According to Diamond, four factors are responsible for all historical developments: 1) availability of potential crops and domestic animals, 2) the orientation of continental axis to facilitate the spread of agriculture, 3) transfer of knowledge between continents, and 4) population size.

Diamond states that "those four sets of factors constitute big environmental differences that can be quantified objectively and that are not subject to dispute." Fair enough, but what *is* subject to dispute is that there might be some other factors at work. Thomas Sowell in Race and Culture does a good job of developing the thesis that the exchange of information among European cultures, facilitated by Europe's plentiful navigable rivers, was the key to Europe's technological and economic rise. David Landes in the Wealth and Poverty of Nations attributes China's conscious decision in the 1400's to isolate itself form other nations as the key event (decision) that caused it to lose it's technological advantage and fall behind Europe. (Diamond briefly touches on 15th Century China in the final chapter, but manages to boil this as well down to an accident of geography.)

This is unfortunate, because the book contains a wealth of excellent material which is excellently explained. Many of the core causes which Diamond explores ring very true, and his points are persuasively argued. The connection between the development of agriculture and the subsequent unequal rise of military capability worldwide is very convincing. But convincing though they may be, reading these theories one can't shake the sneaking suspicion that Diamond is selectively presenting evidence which he's has found to support his previously drawn conclusion, and neglecting evidence which runs counter.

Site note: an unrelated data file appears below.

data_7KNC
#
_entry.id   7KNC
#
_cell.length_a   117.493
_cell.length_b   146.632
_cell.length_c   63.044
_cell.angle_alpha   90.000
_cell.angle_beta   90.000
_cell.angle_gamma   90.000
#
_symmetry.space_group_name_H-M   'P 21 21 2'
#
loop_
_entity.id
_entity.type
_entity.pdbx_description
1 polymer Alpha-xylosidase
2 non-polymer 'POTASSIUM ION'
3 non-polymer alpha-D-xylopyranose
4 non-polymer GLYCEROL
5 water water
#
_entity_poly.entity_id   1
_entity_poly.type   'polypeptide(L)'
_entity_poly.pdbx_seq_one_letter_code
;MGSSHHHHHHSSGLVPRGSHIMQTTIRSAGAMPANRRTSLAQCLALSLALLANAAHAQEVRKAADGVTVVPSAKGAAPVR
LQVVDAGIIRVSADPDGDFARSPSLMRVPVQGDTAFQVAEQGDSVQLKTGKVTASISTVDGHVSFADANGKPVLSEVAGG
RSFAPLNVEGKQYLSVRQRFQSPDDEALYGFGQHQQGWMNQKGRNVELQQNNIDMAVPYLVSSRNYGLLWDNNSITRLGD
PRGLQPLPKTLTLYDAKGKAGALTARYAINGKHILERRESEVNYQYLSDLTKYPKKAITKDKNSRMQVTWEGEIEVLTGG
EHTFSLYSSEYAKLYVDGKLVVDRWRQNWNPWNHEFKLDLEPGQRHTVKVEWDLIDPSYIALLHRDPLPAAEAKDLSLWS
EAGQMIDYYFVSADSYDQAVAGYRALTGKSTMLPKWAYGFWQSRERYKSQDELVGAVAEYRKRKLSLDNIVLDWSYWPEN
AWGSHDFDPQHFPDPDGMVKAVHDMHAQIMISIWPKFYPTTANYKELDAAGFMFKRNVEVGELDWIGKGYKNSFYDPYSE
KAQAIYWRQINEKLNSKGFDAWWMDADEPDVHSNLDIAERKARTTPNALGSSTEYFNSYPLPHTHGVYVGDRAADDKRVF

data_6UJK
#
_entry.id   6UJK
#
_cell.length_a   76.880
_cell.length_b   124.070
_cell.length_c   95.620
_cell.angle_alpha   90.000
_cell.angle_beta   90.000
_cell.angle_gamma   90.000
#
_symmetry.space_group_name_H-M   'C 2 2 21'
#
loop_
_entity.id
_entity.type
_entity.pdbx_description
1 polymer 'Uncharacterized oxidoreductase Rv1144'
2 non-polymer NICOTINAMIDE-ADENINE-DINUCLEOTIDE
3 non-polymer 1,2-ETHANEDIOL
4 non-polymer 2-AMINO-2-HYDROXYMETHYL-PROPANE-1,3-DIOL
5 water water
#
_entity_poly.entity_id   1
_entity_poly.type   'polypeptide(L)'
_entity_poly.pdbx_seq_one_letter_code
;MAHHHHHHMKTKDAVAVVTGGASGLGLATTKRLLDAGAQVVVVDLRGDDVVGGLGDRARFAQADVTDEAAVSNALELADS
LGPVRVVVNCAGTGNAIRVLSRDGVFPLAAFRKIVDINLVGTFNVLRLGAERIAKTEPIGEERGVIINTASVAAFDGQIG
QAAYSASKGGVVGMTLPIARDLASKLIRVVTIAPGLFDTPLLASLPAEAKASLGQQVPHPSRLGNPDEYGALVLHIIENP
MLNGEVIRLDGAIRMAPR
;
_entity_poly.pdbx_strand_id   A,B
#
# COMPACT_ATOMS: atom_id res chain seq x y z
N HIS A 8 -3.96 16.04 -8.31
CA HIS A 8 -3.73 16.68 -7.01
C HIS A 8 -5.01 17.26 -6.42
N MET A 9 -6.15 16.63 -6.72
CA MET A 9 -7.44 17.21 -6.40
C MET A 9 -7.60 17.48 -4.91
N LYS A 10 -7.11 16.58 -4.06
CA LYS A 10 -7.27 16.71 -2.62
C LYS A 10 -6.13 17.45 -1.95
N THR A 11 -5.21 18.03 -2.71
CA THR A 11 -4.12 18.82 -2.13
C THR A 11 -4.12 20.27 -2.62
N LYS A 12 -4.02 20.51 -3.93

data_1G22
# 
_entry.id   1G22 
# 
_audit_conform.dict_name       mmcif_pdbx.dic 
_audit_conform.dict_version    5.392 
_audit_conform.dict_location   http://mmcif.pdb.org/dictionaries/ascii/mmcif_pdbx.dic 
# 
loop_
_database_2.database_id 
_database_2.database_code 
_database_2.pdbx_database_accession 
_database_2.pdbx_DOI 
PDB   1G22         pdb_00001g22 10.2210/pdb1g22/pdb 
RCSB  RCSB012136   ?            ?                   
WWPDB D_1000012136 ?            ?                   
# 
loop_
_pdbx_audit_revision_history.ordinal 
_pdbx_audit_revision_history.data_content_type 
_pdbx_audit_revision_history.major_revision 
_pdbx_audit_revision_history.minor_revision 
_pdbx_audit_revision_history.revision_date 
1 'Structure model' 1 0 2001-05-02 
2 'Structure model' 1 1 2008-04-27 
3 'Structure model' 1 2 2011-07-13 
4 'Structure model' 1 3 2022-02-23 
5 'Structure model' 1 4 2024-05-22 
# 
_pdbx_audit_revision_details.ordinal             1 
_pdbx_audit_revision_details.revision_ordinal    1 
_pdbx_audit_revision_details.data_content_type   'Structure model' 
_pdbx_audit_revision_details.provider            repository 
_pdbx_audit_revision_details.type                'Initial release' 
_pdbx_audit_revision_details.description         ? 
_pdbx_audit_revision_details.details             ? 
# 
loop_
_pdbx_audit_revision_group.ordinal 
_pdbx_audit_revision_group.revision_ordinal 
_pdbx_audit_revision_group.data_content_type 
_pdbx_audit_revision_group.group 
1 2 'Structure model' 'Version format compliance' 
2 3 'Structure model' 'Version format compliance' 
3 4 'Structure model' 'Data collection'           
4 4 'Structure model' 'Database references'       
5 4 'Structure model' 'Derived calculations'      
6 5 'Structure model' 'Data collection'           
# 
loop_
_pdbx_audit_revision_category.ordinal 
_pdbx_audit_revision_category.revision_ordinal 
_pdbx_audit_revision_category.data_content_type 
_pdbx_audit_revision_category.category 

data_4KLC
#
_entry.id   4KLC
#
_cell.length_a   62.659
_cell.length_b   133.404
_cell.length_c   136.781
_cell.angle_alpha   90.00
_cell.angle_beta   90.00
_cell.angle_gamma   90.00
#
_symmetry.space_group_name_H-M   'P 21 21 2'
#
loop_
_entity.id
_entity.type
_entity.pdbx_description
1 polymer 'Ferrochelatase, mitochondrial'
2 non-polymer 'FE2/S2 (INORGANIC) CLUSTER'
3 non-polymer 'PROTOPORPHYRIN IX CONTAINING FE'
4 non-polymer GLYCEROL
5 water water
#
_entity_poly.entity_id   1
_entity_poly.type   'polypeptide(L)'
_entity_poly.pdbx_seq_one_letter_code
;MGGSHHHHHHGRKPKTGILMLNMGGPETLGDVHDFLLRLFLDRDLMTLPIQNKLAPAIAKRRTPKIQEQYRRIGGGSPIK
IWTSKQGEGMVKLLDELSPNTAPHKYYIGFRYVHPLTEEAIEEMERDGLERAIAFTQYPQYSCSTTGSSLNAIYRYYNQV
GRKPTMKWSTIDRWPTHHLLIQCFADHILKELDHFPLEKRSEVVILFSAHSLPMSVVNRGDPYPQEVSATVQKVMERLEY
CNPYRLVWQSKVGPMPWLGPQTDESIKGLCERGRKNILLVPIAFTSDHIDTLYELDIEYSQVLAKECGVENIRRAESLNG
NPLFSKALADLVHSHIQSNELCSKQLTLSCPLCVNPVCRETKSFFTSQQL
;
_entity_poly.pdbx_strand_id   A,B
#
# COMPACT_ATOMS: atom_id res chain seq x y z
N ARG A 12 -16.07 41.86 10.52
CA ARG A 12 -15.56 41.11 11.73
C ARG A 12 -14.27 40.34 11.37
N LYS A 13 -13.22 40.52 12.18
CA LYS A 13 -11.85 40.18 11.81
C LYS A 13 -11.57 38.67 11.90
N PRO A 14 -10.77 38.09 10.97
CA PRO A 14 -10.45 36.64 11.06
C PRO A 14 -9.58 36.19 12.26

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The Japan problem.
And for a large part of their history, they were far behind the rest of the world. They owe much of their early development (and their later development) to trade and cultural/technological diffusion rather than independent development. The Japanese did not develop wet rice agriculture (one of... Read More
Oct 30, 2008 by Theodore M. Brown |  See all 8 posts
Tables and figures in Kindle edition
I am enjoying this book, however, it is disappointing not being able to view the figures. Feels like I'm only getting partial value. Called Kindle support, they shared that the publisher has a disclaimer in the book about this, to find all you need to do is start at the cover, page through a... Read More
Oct 15, 2011 by Amazon Customer |  See all 11 posts
The product of circumstance.
The central premise of the book is hard to refute, and those Westerners that look for some Cosmic Superiority reason behind their success are very misguided. However, the book argues that any group of modern humans would progress along similar lines given similar circumstances. Nowhere in the... Read More
Nov 30, 2005 by Geoff Howard |  See all 7 posts
Welcome to the Guns, Germs, and Steel forum
One of the major questions the book has posed me (and should to everybody) is what environmental factors in southern South America prevented agriculture developing.

If you read "Global Runoff: Continental Comparisons of Anuual Flows and Peak Discharges" by Tom McMahon, you will see... Read More
Jan 16, 2006 by mianfei |  See all 8 posts
The history of domestic water buffalo and banteng
it was combination of 2 and 3. when humans first started migrating to new guinea neither had become fully domestic they were both semi domestic. Then by the time they were fully domestic and commonly traded people where still migrating but it was simply to hard to get them across.
im a historian... Read More
Apr 2, 2012 by jj |  See all 2 posts
is this book unabridged? Be the first to reply